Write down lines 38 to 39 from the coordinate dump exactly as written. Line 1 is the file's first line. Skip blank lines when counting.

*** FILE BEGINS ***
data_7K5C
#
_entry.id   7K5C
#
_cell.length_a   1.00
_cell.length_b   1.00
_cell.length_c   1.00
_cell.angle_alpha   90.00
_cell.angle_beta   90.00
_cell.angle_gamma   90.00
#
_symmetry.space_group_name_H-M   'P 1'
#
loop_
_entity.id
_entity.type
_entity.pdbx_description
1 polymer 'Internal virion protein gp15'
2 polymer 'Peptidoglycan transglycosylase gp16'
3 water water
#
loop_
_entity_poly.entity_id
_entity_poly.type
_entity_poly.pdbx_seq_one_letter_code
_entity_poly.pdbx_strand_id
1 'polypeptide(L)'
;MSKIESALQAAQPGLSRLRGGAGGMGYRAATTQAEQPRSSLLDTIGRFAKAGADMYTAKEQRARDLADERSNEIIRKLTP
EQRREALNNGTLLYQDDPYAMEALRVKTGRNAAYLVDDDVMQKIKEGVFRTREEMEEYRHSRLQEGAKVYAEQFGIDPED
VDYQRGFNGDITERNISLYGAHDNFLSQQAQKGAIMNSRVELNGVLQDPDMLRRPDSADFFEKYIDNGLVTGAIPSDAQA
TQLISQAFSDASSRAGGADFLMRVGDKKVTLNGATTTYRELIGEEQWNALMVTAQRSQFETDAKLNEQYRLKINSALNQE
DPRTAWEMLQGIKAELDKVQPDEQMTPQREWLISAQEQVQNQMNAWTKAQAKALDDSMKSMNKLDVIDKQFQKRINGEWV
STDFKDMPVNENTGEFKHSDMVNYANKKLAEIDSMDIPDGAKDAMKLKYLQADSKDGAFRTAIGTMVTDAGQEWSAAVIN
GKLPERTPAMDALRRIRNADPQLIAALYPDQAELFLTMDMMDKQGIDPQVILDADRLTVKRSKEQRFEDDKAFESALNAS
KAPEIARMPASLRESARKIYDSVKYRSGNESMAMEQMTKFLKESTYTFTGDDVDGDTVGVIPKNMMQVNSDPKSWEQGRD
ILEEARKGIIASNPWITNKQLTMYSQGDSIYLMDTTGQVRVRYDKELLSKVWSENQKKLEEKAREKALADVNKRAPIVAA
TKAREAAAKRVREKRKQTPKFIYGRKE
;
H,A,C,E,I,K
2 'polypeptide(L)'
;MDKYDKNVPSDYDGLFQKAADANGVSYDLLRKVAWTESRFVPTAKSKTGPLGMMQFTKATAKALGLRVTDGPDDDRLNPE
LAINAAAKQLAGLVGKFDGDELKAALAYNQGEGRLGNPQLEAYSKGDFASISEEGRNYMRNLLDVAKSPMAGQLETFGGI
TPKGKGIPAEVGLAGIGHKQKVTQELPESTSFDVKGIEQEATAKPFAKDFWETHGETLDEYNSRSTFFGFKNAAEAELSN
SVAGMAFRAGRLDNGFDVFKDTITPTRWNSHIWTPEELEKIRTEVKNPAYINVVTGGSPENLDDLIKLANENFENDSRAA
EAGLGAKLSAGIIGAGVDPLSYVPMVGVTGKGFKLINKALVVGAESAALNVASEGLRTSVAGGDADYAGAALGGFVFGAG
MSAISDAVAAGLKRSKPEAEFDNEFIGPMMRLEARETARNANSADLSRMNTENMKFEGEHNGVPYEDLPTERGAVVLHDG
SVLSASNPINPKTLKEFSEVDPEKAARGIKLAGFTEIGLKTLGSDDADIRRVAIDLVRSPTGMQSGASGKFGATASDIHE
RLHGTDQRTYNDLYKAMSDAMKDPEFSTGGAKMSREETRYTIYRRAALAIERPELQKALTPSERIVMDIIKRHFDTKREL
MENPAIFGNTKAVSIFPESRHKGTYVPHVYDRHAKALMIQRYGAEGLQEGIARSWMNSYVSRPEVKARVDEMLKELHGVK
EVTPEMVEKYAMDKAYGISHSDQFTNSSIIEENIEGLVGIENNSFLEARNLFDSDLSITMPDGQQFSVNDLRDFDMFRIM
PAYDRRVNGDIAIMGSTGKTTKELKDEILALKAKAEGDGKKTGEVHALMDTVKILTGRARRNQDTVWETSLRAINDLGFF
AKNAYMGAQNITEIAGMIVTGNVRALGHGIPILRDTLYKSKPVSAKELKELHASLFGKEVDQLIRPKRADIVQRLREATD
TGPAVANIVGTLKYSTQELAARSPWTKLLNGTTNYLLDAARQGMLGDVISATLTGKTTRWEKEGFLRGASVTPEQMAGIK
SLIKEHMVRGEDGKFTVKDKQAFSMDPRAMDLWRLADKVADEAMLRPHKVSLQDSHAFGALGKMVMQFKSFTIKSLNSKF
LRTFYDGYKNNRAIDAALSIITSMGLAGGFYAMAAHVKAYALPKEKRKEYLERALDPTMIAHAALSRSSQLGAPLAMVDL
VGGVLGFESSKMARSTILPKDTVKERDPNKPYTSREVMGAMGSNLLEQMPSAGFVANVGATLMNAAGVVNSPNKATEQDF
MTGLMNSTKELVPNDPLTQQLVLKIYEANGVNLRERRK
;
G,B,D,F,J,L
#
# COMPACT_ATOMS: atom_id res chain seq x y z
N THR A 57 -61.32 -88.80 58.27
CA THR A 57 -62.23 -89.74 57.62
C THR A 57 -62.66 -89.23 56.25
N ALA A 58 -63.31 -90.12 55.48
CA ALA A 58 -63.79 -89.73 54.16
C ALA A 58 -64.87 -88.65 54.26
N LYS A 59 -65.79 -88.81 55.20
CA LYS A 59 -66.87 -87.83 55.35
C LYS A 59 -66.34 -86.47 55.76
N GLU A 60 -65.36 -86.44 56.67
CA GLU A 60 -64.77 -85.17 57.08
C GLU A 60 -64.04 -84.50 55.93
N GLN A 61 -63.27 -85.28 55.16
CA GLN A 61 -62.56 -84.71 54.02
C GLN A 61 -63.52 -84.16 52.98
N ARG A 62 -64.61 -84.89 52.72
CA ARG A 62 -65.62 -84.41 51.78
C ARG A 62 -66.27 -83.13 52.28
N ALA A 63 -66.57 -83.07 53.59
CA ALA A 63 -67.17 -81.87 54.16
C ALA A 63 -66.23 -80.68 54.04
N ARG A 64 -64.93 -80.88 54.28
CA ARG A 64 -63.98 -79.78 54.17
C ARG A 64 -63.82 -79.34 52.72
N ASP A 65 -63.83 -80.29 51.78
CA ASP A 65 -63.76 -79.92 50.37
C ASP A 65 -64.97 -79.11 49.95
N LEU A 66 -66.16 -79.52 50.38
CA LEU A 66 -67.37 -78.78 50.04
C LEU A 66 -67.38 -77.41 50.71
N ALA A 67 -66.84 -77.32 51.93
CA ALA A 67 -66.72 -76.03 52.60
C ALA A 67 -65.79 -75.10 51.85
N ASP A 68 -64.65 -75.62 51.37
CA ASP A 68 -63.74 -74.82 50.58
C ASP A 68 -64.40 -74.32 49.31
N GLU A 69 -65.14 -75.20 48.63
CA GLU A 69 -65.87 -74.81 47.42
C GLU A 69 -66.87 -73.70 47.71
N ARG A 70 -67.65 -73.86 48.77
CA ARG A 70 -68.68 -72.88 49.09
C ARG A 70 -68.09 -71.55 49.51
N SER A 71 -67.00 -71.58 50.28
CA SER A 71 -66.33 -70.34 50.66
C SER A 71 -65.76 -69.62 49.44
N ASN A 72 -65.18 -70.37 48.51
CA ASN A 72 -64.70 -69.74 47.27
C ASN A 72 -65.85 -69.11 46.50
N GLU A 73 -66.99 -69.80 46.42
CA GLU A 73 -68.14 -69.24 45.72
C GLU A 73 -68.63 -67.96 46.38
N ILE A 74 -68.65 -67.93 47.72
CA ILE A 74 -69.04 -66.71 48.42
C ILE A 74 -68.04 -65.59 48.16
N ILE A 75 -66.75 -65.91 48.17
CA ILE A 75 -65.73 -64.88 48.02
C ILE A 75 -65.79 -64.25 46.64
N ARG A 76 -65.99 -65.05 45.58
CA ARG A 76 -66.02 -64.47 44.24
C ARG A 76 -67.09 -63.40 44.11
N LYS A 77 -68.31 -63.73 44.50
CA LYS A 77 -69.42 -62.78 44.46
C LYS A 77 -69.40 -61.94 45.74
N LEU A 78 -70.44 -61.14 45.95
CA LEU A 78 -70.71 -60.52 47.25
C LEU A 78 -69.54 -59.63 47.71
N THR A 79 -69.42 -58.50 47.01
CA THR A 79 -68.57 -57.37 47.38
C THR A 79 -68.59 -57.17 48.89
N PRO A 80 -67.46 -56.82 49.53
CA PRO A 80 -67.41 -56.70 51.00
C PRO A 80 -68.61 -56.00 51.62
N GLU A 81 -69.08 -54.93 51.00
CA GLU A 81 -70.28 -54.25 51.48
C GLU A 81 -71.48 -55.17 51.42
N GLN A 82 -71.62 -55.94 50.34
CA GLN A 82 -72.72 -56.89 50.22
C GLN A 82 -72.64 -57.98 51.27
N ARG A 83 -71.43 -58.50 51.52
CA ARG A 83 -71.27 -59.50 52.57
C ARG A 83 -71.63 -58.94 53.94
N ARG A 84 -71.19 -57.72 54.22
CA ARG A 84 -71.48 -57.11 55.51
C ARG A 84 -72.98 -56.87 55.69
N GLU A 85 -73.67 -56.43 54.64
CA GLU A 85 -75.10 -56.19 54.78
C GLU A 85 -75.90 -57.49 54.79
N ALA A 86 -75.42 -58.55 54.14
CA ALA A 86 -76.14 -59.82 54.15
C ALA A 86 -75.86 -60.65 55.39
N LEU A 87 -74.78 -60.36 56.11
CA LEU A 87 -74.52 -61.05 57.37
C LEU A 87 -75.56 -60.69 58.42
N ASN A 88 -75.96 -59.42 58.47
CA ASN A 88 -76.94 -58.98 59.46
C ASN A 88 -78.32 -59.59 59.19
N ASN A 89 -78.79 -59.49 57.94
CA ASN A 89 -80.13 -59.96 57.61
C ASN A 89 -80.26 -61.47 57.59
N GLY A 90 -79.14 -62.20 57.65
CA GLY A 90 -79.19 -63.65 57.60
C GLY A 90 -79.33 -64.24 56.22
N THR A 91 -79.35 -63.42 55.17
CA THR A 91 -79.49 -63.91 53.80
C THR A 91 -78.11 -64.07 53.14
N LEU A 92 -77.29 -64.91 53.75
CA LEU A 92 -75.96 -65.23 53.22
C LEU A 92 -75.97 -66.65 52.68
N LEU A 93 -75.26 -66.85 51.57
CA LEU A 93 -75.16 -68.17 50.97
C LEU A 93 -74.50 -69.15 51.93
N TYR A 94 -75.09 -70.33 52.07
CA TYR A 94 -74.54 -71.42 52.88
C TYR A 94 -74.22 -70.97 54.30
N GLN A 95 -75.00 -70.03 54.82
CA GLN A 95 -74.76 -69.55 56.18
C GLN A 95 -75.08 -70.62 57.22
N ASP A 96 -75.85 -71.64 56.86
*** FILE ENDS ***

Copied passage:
;
H,A,C,E,I,K